More systematic analysis of mental strength has been done but is limited by it being, as a rule, based on self-reported data whose validity is ‘neither safe nor confirmable’, as Stephanie Kovalchik sums it up.
The anthology consists of ten chapters. Of them, six are devoted directly to the practice of sports, the actual performances. Here the new analysis possibilities will be most exciting, which is why I leave the chapter on measurement to the reader (it is clearly basic) together with the chapters on ranking and prediction models, betting odds in tennis, and how to establish as fair a game schedule as possible in competitions where everyone should meet everyone. Of the remaining six chapters, five are devoted to ball sports; four of them clearly demonstrate the potential of the new statistical analysis models for the analysis of matches or sequences in matches. Before I get to them, however, I would like to address two chapters dealing with the analysis of other aspects of sports practice.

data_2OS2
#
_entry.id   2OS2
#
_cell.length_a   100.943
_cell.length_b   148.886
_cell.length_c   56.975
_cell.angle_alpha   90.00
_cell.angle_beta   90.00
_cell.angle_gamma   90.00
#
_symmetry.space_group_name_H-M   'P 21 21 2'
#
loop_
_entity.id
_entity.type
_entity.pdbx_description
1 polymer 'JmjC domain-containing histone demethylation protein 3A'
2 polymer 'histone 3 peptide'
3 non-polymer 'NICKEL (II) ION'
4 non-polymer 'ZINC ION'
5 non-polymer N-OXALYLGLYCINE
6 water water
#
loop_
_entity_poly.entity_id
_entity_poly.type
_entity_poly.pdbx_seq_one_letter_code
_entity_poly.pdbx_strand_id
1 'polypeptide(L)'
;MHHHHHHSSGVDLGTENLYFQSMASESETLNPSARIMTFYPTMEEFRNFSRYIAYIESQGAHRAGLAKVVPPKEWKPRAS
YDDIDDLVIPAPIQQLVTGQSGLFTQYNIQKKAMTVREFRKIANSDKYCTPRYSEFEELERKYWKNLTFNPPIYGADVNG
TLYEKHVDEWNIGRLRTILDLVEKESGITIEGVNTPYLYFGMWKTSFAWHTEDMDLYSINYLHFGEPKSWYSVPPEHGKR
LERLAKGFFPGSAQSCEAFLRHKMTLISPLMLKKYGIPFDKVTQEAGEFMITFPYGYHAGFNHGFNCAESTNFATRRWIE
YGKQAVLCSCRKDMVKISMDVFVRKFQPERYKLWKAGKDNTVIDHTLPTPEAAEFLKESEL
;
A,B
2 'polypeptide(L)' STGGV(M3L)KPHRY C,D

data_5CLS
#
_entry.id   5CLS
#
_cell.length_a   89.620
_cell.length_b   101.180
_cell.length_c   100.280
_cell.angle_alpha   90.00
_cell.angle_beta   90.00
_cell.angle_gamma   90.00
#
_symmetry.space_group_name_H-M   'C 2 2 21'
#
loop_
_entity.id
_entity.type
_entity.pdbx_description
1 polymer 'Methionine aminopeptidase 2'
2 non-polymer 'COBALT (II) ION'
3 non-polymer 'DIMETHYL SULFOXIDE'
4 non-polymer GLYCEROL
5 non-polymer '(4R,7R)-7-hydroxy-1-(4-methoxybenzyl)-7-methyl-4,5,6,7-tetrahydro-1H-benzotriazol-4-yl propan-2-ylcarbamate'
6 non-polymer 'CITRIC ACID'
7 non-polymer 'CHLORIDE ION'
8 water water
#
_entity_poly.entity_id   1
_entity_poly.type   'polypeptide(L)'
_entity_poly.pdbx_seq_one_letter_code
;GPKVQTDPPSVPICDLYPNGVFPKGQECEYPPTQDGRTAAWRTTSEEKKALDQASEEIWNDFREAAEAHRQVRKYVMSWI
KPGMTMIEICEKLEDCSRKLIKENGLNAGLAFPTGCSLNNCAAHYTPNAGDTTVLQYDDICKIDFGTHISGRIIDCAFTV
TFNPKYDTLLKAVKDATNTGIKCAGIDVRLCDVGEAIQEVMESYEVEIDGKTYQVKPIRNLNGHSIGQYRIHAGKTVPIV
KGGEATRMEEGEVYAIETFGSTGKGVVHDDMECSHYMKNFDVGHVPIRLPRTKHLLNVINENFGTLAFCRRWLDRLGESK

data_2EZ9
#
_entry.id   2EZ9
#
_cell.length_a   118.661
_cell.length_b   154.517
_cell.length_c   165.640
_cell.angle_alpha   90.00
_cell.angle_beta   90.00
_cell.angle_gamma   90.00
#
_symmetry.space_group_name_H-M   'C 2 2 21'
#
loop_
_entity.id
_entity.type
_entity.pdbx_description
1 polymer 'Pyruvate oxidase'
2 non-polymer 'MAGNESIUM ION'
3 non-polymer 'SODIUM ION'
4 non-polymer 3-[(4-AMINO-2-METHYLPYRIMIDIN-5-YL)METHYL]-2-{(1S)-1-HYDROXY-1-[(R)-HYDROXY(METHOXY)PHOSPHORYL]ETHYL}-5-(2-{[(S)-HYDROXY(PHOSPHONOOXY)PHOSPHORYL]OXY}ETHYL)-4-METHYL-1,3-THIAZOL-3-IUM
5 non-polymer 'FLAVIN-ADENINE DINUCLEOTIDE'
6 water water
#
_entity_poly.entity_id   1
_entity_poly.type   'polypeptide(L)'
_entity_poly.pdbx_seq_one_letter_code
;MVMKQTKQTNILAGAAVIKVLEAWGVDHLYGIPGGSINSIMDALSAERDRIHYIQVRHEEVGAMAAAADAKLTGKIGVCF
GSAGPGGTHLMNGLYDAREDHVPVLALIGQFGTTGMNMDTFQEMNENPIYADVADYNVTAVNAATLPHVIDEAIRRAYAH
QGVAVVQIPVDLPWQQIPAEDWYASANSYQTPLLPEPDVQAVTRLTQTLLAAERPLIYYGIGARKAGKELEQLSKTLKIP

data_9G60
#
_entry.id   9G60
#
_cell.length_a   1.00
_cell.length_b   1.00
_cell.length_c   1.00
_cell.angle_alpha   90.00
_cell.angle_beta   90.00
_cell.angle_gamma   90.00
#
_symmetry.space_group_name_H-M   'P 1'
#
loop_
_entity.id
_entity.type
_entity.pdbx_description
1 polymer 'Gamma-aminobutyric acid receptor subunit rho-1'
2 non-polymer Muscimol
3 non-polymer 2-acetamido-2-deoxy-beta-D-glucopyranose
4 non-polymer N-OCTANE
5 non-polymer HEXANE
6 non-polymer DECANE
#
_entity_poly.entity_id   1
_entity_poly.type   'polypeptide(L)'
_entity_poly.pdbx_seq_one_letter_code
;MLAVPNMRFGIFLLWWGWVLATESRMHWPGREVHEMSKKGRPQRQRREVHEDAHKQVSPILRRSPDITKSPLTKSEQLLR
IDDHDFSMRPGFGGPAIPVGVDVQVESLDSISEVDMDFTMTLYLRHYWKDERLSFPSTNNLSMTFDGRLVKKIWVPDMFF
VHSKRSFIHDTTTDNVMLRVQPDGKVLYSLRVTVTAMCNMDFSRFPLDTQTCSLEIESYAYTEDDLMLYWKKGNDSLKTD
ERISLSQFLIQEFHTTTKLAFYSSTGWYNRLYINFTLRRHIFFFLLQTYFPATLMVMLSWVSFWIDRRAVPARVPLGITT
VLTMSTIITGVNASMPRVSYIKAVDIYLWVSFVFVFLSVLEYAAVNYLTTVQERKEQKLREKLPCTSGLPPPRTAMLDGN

First a chapter on the inner game of tennis, the mentality that this sport demands. Tennis is an individual sport with its own mentality requirements about which we primarily possess a never-ending stream of so-called anecdotal evidence. More systematic analysis of mental strength has been done but is limited by it being, as a rule, based on self-reported data whose validity is ‘neither safe nor confirmable’, as Stephanie Kovalchik sums it up. However, in this new situation it’s possible to analyze how players handle different moments in matches and how players’ mentality profiles can be constructed based on actual performance. An unresolved problem here, though, is to distinguish player psychology from strategic alignment. Analysis of visual match sequences – the facial expressions they bring – also opens to capture the connection between a player’s emotional reaction to a point and its importance to the next point.